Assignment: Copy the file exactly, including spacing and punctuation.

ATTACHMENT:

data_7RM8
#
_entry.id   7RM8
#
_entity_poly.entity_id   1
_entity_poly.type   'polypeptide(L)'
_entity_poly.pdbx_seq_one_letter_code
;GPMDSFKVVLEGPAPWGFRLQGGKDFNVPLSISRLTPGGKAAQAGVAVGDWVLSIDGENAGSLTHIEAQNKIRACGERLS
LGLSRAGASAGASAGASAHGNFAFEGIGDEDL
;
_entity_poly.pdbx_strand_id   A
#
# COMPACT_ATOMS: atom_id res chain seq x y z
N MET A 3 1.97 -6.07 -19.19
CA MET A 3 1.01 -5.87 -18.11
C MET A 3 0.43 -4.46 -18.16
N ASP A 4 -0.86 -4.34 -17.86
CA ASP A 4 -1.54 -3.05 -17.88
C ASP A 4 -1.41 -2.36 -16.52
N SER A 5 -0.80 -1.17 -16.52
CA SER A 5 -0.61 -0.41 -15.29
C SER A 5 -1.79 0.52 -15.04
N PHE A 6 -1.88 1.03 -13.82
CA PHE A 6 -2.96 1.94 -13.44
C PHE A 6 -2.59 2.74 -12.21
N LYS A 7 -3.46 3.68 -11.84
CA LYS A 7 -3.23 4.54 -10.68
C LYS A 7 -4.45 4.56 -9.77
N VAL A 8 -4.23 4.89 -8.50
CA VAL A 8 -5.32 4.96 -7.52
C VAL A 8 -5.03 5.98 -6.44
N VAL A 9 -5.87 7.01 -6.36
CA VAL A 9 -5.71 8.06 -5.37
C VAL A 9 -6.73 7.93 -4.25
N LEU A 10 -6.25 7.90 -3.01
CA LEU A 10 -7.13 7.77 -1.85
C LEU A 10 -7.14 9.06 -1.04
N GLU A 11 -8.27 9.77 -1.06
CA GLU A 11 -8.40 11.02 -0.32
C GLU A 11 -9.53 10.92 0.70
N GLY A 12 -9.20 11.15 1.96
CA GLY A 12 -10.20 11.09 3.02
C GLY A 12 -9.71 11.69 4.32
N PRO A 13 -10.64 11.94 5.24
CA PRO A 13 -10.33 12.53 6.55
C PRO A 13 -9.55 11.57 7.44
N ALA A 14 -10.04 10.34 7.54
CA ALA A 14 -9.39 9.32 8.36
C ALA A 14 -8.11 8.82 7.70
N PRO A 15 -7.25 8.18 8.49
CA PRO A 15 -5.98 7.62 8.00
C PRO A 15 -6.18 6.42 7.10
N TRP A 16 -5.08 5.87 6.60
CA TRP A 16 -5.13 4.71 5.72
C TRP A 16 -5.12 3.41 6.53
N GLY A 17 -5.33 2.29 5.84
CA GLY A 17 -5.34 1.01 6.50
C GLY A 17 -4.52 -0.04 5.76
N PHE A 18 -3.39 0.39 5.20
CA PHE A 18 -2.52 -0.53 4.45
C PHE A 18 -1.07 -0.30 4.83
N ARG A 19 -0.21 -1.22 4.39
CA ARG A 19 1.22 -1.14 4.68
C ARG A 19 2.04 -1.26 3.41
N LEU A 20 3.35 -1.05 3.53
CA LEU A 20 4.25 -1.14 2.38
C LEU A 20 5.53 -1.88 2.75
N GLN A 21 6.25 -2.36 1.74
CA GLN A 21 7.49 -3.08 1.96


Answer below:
data_7RM8
#
_entry.id   7RM8
#
_entity_poly.entity_id   1
_entity_poly.type   'polypeptide(L)'
_entity_poly.pdbx_seq_one_letter_code
;GPMDSFKVVLEGPAPWGFRLQGGKDFNVPLSISRLTPGGKAAQAGVAVGDWVLSIDGENAGSLTHIEAQNKIRACGERLS
LGLSRAGASAGASAGASAHGNFAFEGIGDEDL
;
_entity_poly.pdbx_strand_id   A
#
# COMPACT_ATOMS: atom_id res chain seq x y z
N MET A 3 1.97 -6.07 -19.19
CA MET A 3 1.01 -5.87 -18.11
C MET A 3 0.43 -4.46 -18.16
N ASP A 4 -0.86 -4.34 -17.86
CA ASP A 4 -1.54 -3.05 -17.88
C ASP A 4 -1.41 -2.36 -16.52
N SER A 5 -0.80 -1.17 -16.52
CA SER A 5 -0.61 -0.41 -15.29
C SER A 5 -1.79 0.52 -15.04
N PHE A 6 -1.88 1.03 -13.82
CA PHE A 6 -2.96 1.94 -13.44
C PHE A 6 -2.59 2.74 -12.21
N LYS A 7 -3.46 3.68 -11.84
CA LYS A 7 -3.23 4.54 -10.68
C LYS A 7 -4.45 4.56 -9.77
N VAL A 8 -4.23 4.89 -8.50
CA VAL A 8 -5.32 4.96 -7.52
C VAL A 8 -5.03 5.98 -6.44
N VAL A 9 -5.87 7.01 -6.36
CA VAL A 9 -5.71 8.06 -5.37
C VAL A 9 -6.73 7.93 -4.25
N LEU A 10 -6.25 7.90 -3.01
CA LEU A 10 -7.13 7.77 -1.85
C LEU A 10 -7.14 9.06 -1.04
N GLU A 11 -8.27 9.77 -1.06
CA GLU A 11 -8.40 11.02 -0.32
C GLU A 11 -9.53 10.92 0.70
N GLY A 12 -9.20 11.15 1.96
CA GLY A 12 -10.20 11.09 3.02
C GLY A 12 -9.71 11.69 4.32
N PRO A 13 -10.64 11.94 5.24
CA PRO A 13 -10.33 12.53 6.55
C PRO A 13 -9.55 11.57 7.44
N ALA A 14 -10.04 10.34 7.54
CA ALA A 14 -9.39 9.32 8.36
C ALA A 14 -8.11 8.82 7.70
N PRO A 15 -7.25 8.18 8.49
CA PRO A 15 -5.98 7.62 8.00
C PRO A 15 -6.18 6.42 7.10
N TRP A 16 -5.08 5.87 6.60
CA TRP A 16 -5.13 4.71 5.72
C TRP A 16 -5.12 3.41 6.53
N GLY A 17 -5.33 2.29 5.84
CA GLY A 17 -5.34 1.01 6.50
C GLY A 17 -4.52 -0.04 5.76
N PHE A 18 -3.39 0.39 5.20
CA PHE A 18 -2.52 -0.53 4.45
C PHE A 18 -1.07 -0.30 4.83
N ARG A 19 -0.21 -1.22 4.39
CA ARG A 19 1.22 -1.14 4.68
C ARG A 19 2.04 -1.26 3.41
N LEU A 20 3.35 -1.05 3.53
CA LEU A 20 4.25 -1.14 2.38
C LEU A 20 5.53 -1.88 2.75
N GLN A 21 6.25 -2.36 1.74
CA GLN A 21 7.49 -3.08 1.96